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Alpers, Philip. 2015 ‘By Consensus, a Sprawling World Region Rejects Guns.’ The Pacific Region Lives Up to its Name with Disarming Success. Melbourne: The Conversation. 26 February

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By Consensus, a Sprawling World Region Rejects Guns

One sprawling region has largely avoided, and at times even reversed, the steady proliferation of illegal firearms and death by gunshot. Twelve out of 16 Pacific Islands Forum nations are patrolled by routinely unarmed police. Ten have no military. With little or no opposition, island communities of the south-west Pacific have both resolved in law and been actively encouraged to remain unarmed.

This is no mere accident. When the nine-year war of secession in Bougainville ended in 1997, as many as 12,000 to 15,000 people had died. Since then, Pacific governments have done their best to disarm the neighbourhood…

Pacific nations forged a largely unnoticed but, in retrospect, startling regional consensus, which now sets us apart from much of the world.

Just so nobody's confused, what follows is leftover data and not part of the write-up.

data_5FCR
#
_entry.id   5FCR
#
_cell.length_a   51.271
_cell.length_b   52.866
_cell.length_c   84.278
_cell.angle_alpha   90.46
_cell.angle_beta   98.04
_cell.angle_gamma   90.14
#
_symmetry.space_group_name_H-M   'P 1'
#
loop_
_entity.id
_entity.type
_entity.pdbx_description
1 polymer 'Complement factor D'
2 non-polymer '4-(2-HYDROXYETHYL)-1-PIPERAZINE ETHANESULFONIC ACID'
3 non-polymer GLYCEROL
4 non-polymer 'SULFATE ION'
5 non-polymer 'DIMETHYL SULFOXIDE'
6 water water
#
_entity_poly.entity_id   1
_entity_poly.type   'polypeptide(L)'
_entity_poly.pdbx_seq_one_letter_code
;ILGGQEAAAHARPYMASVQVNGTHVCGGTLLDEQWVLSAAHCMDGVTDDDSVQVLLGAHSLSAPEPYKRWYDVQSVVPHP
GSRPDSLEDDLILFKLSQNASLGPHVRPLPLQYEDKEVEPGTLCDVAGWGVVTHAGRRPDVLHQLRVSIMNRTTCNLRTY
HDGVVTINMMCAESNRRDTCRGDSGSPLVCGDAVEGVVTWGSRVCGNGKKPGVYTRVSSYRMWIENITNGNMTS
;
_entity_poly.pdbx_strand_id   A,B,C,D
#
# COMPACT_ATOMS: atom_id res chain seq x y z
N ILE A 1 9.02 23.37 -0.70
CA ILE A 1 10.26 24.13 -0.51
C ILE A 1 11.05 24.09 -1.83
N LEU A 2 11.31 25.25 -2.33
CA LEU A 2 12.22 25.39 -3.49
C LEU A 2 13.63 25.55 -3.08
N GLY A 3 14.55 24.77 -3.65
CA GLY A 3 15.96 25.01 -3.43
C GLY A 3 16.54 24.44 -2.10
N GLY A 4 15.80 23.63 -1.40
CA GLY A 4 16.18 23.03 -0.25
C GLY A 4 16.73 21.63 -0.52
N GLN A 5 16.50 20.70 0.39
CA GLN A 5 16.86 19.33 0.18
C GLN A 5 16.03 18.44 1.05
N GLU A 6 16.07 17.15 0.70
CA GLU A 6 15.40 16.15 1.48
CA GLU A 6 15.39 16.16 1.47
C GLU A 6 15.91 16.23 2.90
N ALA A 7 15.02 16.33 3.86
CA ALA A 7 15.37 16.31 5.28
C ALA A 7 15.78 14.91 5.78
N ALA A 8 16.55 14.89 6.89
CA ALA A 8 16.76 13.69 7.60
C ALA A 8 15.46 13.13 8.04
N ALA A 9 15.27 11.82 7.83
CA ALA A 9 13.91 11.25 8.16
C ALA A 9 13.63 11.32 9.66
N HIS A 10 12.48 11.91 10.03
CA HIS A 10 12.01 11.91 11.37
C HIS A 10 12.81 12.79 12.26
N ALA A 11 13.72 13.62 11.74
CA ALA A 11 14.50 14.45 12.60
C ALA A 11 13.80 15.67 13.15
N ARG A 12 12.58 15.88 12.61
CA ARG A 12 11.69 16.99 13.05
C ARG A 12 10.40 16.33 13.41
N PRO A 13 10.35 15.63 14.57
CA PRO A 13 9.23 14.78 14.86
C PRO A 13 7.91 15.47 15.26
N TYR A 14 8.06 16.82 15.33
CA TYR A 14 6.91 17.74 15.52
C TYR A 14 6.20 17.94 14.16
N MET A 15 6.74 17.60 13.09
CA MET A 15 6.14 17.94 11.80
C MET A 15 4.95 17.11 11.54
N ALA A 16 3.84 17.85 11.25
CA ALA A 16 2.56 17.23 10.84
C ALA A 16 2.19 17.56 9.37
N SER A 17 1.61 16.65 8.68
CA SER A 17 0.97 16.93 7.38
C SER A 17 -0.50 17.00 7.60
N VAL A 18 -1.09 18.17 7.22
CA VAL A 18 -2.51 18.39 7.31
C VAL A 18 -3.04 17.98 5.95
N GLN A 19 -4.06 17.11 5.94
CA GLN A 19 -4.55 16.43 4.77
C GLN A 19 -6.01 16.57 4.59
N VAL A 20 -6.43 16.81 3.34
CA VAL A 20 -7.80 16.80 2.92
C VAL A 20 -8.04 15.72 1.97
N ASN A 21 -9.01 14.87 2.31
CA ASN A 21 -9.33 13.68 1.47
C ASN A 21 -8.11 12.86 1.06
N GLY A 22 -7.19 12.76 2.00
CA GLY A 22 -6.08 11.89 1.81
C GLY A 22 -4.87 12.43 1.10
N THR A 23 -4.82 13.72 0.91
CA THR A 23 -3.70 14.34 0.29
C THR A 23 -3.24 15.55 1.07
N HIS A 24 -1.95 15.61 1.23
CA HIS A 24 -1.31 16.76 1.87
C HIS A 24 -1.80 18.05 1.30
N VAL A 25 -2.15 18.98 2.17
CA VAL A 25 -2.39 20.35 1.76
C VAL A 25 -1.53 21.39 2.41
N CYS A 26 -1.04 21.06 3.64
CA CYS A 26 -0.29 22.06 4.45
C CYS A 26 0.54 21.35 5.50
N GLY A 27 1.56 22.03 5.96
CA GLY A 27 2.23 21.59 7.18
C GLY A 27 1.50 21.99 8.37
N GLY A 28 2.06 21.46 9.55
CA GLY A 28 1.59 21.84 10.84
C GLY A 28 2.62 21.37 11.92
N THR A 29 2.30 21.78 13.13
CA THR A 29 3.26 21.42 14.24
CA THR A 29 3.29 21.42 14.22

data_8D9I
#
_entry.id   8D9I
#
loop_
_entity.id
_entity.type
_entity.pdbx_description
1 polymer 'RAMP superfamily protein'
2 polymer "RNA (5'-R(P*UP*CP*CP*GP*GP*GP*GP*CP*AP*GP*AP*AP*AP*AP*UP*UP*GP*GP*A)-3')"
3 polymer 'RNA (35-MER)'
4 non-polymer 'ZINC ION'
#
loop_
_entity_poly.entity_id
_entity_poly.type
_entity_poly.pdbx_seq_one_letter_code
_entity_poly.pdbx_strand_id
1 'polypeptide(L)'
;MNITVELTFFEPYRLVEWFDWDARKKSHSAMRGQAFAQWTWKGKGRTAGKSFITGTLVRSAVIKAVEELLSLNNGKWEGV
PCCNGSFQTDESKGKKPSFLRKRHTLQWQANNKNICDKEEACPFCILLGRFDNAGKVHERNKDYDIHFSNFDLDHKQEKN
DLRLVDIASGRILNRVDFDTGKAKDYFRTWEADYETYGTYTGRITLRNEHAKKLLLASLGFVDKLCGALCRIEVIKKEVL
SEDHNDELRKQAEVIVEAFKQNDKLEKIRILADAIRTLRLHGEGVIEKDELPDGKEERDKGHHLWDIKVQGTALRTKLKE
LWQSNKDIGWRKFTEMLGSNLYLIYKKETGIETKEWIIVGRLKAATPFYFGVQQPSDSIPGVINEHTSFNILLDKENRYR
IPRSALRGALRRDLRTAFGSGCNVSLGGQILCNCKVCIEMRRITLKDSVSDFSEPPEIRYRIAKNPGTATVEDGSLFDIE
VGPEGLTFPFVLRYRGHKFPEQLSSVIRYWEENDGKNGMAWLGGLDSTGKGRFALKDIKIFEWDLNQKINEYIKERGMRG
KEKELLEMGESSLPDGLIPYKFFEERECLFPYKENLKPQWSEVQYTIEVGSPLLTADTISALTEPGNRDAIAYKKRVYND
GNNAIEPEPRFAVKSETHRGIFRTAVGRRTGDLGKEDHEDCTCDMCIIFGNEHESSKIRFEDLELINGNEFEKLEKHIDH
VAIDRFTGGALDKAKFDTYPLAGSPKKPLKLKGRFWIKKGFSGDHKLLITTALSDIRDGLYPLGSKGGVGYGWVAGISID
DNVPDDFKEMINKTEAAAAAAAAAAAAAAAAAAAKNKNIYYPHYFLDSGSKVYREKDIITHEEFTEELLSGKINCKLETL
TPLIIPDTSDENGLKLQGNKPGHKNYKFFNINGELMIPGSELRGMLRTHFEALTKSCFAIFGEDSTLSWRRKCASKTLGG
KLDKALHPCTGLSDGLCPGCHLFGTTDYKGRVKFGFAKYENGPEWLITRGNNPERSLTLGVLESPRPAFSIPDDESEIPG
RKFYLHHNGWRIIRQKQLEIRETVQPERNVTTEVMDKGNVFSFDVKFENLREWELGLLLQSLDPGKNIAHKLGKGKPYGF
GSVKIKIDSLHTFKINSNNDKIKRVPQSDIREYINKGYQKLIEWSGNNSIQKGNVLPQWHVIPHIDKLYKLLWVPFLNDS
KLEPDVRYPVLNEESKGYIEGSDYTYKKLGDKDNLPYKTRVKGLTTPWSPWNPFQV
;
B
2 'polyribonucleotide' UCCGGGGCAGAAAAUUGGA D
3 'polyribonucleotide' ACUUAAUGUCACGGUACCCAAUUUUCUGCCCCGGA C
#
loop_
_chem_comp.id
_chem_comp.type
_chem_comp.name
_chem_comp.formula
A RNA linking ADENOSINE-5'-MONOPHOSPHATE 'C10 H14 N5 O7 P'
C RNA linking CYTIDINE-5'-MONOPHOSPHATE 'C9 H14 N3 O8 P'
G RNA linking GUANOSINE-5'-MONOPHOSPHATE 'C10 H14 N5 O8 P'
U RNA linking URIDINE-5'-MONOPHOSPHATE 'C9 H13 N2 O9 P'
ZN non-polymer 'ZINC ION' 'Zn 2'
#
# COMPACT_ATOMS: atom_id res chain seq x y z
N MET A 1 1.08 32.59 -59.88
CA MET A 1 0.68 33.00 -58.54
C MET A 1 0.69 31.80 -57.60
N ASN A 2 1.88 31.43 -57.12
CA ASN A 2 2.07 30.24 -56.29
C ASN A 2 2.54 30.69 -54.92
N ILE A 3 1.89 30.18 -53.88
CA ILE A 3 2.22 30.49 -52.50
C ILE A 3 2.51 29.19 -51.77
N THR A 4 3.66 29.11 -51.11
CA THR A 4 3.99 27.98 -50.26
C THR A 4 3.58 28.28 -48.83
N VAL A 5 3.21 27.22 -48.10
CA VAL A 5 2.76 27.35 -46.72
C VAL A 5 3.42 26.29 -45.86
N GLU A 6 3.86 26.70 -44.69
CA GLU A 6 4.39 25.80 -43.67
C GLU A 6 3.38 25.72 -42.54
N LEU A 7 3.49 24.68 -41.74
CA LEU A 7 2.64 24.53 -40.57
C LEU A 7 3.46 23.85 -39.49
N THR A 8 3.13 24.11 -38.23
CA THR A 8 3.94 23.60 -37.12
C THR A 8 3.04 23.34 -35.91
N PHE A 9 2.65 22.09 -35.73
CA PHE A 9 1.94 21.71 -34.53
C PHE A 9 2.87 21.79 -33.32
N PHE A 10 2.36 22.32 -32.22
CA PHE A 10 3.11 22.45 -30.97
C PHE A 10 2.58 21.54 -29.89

Instead of rushing in more guns to restore peace, in Melanesia we tried the opposite…

Although they remain the largest players in the local arms trade, New Zealand and Australia now contribute more to arms control in Oceania than to arms proliferation…

Oceania has quite unconsciously forged a new attitude, all on its own. For the time being at least, we've re-written a popular American slogan. Our regional bumper sticker now reads: "An unarmed society is a polite society."

ID: Q9215

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